The spiral

It’s astonishing, the stuff I’ll do to avoid sitting down to write. I mean. There’s hardly anything I love more and yet today I spent a spare hour sifting through eight years’ worth of  art supplies in order to clear a couple of boxes cluttering up our living room.

Sure, the room looks much better for it. And I finally have a little of my decluttering mojo back! But… really?

Inspired by Robert Moss’ Sidewalk Oracles, I decided to conduct a little bibiliomancy, to see if I couldn’t lure myself back to the laptop. I opened the aforementioned book to this:

To walk the spiral of life is to notice each time you come to a choice or a situation that resembles one you have encountered before, and then apply what you can learn from the past experience to avoid repeating mistakes.


I’ve been rereading five years’ worth of blog posts over the past couple of weeks. I had all the posts of my old blog printed into small books, in anticipation of deleting the whole thing in a couple of weeks. Last night, my therapist and I talked a bit about the experience of revisiting my self from six years ago and all the things I found my present self wanting to tell that girl. “I’m curious: what,” asked my therapist, “did that girl have to say to you?” 

When I started that blog in January 2010, I was keen to join a conversation I saw other people having. I wanted a space to share my forays into artmaking and a safe little corner in which to practice calling myself a writer. As time went on, however, it was clear that all was not well in that girl’s world. Increasingly, the narrative became about a mental health journey: falling apart, seeking help and falling apart over and over.

At that time, I didn’t understand all the forces at work that made me feel so damn awful every day. I wanted the horrid feelings (especially the crushing self-talk) to stop. I would have given anything to be “fixed” and every post is redolent of a girl struggling to find a teachable moment in every ghastly situation… usually in the form of a pithy one liner that summed everything up and made it OK. But the truth was, things weren’t OK, no matter how hard I worked. And I worked bloody hard.

One of the things I was especially discouraged by was the fact that the same things seemed to trip me up. I can’t believe I’m here again! I thought I had dealt with this! I thought I was over this, better than this!! I’m so stupid, stupid, stupid!!! That, and my therapist’s tendency to piss on my parade by forcing me to consider all the unsatisfactory aspects of my character and relationships if I made the mistake of admitting that, at that moment, I was actually feeling good.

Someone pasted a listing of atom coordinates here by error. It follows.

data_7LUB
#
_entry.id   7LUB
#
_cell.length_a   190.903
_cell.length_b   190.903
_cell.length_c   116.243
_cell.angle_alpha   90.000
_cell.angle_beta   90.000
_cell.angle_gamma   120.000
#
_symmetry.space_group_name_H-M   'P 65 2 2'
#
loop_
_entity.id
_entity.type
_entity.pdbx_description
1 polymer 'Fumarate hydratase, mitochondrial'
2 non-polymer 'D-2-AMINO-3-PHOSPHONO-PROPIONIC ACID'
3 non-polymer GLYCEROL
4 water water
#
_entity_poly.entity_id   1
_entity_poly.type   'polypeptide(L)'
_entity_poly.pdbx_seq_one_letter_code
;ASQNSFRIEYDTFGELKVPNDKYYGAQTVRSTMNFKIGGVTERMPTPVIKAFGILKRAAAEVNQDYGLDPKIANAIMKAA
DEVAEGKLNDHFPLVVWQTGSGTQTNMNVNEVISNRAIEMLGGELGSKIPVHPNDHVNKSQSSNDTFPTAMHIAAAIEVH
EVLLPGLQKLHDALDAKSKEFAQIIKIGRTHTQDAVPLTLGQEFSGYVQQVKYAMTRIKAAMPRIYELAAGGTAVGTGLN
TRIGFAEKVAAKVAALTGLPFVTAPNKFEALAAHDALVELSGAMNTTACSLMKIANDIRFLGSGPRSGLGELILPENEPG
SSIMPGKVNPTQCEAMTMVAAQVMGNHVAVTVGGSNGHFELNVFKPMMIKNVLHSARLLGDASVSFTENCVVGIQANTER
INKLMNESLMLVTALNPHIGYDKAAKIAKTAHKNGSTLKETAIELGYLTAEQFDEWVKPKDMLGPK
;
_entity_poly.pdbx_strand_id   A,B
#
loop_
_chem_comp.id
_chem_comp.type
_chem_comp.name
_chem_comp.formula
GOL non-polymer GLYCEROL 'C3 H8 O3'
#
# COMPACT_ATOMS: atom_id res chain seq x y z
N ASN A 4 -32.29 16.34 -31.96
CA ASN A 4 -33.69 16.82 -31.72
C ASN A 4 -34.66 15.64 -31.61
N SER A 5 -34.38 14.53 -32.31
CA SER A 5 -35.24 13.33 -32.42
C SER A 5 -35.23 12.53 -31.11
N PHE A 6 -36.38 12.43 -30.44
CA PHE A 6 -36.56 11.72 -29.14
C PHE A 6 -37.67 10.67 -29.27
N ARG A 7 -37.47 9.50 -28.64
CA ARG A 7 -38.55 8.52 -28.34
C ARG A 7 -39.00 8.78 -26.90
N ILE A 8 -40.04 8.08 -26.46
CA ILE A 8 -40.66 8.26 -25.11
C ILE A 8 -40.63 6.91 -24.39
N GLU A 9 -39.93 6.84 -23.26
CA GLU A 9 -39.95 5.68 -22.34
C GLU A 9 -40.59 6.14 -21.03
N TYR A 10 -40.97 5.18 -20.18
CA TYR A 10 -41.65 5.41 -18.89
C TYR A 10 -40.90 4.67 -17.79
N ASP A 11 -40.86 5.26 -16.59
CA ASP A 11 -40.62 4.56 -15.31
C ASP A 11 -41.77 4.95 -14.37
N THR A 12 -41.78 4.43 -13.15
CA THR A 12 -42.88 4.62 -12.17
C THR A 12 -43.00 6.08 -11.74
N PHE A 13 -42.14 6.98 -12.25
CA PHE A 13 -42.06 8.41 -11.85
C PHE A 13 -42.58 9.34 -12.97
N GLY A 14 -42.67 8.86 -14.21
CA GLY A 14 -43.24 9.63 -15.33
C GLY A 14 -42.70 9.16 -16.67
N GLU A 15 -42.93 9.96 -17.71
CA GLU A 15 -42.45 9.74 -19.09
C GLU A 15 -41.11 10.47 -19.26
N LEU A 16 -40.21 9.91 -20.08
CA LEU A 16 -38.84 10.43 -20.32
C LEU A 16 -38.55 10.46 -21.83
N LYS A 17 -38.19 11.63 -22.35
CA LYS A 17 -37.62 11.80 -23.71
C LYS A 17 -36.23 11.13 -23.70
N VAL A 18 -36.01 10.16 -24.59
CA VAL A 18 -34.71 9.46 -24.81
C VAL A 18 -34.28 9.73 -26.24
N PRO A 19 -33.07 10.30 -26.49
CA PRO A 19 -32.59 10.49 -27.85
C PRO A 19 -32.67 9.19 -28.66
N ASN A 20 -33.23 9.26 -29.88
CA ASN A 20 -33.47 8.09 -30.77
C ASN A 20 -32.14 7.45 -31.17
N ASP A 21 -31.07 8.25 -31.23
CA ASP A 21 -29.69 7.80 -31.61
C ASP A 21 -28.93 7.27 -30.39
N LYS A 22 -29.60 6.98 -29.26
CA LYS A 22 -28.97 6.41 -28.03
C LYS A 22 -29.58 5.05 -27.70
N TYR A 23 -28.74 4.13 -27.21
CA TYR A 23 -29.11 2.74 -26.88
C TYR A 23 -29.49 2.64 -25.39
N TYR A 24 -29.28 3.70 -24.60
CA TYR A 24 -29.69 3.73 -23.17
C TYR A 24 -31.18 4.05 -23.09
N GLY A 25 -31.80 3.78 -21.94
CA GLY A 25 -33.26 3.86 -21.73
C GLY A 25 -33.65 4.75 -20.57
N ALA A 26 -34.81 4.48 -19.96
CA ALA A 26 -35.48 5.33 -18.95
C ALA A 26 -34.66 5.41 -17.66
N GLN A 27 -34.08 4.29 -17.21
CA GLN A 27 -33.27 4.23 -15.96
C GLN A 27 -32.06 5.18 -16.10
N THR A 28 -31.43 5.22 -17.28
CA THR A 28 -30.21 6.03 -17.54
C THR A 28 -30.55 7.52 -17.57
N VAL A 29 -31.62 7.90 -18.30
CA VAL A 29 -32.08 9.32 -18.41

All these years later, I see how worthwhile a journey it was and I am grateful for the five tiny time capsules that are evidence of my tenacity, even if I couldn’t see it at the time. I’m also grateful to have a different therapist and our weekly sessions which are less about trying to fix or unpick or challenge things than just noticing with compassion and seeing emerges.

Robert Moss’ analysis of the spiral reminded me that I recently received the following observations:

When it comes to healing, many people become frustrated when the same pattern emerges again and again. I’ve found that we can only heal at the level of consciousness of which we are aware. I had healed so much of my rejection and felt I had completed a cycle.

However, I had not closed a single flat circle. I had completed another loop on a healing spiral that ascends into ever-evolving levels of awareness. The pattern was the same but I had changed.

Rochelle Schiek
QOYA: A compass for Navigating an Embodied Life that is Wise, Wild and Free

Linear living is goal-oriented and filled with expectations. We live linearly when we believe that if we do A and then B and then C we will arrive at D. Or, when we expect something to already be done. Impatience, judgement, stress and frustration can be the result of too much linear living and thinking.

While there are plenty of places that linear thinking is invaluable (such as balancing your checkbook, following a specific recipe or organizing a large business project), living life as if it were predictably linear is a huge hindrance to creativity, joy and sanity.

[…] In ancient times, individuals and communities hared in the cyclical changes of nature by gathering to celebrate the equinoxes and solstices. Every part of the cycle, from recent deaths to new births was honoured. Coming together in community gave all the people a pause from their day-to-day life to witness the cycles of change in their community, and a marker to notice what had changed for them internally since the last gathering.

[…] Sometimes that new seed of change germinates, sometimes it doesn’t. To give a new idea, relationship or intent the best chance for growth, we need to listen to its needs and consciously nourish it with our attention, presence and care – just like a tender plant. We are learning along the way. And everything has a life cycle. When something falls apart or dies, we honour the cycle of letting go and grieving until we can look back in gratitude. We can then explore what tweaks we might want to make for the next cycle.

HeatherAsh Amara
Warrior Goddess Training: Become the Woman you are Meant to Be

For the first time in my life, I have the opportunity to live free of linear expectations. The spiral beckons.